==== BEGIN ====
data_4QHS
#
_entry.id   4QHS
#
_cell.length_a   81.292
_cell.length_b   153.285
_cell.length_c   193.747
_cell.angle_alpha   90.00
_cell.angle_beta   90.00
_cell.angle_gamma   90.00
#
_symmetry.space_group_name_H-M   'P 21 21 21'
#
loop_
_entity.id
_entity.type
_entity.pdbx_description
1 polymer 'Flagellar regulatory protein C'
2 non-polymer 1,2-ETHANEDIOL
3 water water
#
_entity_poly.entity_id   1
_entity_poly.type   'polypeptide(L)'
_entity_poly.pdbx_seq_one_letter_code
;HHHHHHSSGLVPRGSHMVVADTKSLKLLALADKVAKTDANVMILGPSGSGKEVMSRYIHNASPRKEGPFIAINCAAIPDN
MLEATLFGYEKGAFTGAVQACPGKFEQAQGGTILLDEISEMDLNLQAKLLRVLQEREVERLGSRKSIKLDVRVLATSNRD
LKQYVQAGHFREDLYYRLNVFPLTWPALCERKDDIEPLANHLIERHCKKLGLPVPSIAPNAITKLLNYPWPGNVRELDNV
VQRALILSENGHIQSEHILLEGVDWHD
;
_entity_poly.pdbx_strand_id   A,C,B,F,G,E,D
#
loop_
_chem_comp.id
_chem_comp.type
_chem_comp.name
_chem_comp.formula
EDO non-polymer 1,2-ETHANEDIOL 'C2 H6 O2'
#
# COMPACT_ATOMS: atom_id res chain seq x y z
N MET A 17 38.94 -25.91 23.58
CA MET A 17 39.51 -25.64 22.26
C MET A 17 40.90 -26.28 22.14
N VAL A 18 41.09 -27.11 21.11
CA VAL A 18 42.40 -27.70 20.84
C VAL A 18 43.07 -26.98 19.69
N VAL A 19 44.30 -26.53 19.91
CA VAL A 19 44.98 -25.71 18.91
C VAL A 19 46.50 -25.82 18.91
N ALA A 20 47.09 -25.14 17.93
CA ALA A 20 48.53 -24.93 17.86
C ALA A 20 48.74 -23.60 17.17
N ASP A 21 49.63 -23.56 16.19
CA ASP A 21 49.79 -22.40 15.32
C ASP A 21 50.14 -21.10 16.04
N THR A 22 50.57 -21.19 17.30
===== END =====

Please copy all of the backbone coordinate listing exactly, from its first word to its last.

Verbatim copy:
data_4QHS
#
_entry.id   4QHS
#
_cell.length_a   81.292
_cell.length_b   153.285
_cell.length_c   193.747
_cell.angle_alpha   90.00
_cell.angle_beta   90.00
_cell.angle_gamma   90.00
#
_symmetry.space_group_name_H-M   'P 21 21 21'
#
loop_
_entity.id
_entity.type
_entity.pdbx_description
1 polymer 'Flagellar regulatory protein C'
2 non-polymer 1,2-ETHANEDIOL
3 water water
#
_entity_poly.entity_id   1
_entity_poly.type   'polypeptide(L)'
_entity_poly.pdbx_seq_one_letter_code
;HHHHHHSSGLVPRGSHMVVADTKSLKLLALADKVAKTDANVMILGPSGSGKEVMSRYIHNASPRKEGPFIAINCAAIPDN
MLEATLFGYEKGAFTGAVQACPGKFEQAQGGTILLDEISEMDLNLQAKLLRVLQEREVERLGSRKSIKLDVRVLATSNRD
LKQYVQAGHFREDLYYRLNVFPLTWPALCERKDDIEPLANHLIERHCKKLGLPVPSIAPNAITKLLNYPWPGNVRELDNV
VQRALILSENGHIQSEHILLEGVDWHD
;
_entity_poly.pdbx_strand_id   A,C,B,F,G,E,D
#
loop_
_chem_comp.id
_chem_comp.type
_chem_comp.name
_chem_comp.formula
EDO non-polymer 1,2-ETHANEDIOL 'C2 H6 O2'
#
# COMPACT_ATOMS: atom_id res chain seq x y z
N MET A 17 38.94 -25.91 23.58
CA MET A 17 39.51 -25.64 22.26
C MET A 17 40.90 -26.28 22.14
N VAL A 18 41.09 -27.11 21.11
CA VAL A 18 42.40 -27.70 20.84
C VAL A 18 43.07 -26.98 19.69
N VAL A 19 44.30 -26.53 19.91
CA VAL A 19 44.98 -25.71 18.91
C VAL A 19 46.50 -25.82 18.91
N ALA A 20 47.09 -25.14 17.93
CA ALA A 20 48.53 -24.93 17.86
C ALA A 20 48.74 -23.60 17.17
N ASP A 21 49.63 -23.56 16.19
CA ASP A 21 49.79 -22.40 15.32
C ASP A 21 50.14 -21.10 16.04
N THR A 22 50.57 -21.19 17.30